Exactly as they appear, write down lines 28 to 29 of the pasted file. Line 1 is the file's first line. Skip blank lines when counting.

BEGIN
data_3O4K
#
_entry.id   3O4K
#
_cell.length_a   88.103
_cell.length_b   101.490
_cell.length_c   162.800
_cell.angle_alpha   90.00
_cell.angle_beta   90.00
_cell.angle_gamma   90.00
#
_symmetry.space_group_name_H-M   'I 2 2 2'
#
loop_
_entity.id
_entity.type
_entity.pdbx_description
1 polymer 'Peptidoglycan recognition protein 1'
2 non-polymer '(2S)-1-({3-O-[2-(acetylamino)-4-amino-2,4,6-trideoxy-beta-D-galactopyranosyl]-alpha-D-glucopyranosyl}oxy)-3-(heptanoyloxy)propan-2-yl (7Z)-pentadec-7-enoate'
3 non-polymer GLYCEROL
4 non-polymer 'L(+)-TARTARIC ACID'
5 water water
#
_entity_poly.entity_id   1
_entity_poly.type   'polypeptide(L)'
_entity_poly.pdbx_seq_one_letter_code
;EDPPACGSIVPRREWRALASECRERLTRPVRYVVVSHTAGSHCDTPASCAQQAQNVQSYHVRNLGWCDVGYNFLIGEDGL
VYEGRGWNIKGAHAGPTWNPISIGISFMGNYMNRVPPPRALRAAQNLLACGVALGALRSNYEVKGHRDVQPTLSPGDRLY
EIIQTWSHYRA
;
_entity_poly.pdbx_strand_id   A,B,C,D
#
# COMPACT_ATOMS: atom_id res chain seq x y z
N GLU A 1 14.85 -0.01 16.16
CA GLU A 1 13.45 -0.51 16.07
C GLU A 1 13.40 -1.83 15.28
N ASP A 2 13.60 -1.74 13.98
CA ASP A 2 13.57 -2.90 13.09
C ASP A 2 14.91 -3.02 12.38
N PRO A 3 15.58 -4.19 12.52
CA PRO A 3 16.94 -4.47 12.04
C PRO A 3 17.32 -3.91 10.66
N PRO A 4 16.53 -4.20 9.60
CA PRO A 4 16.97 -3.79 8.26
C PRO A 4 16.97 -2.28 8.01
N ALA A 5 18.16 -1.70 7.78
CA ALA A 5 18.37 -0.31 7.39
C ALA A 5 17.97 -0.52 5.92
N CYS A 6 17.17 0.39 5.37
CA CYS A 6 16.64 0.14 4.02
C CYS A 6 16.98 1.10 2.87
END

VYEGRGWNIKGAHAGPTWNPISIGISFMGNYMNRVPPPRALRAAQNLLACGVALGALRSNYEVKGHRDVQPTLSPGDRLY
EIIQTWSHYRA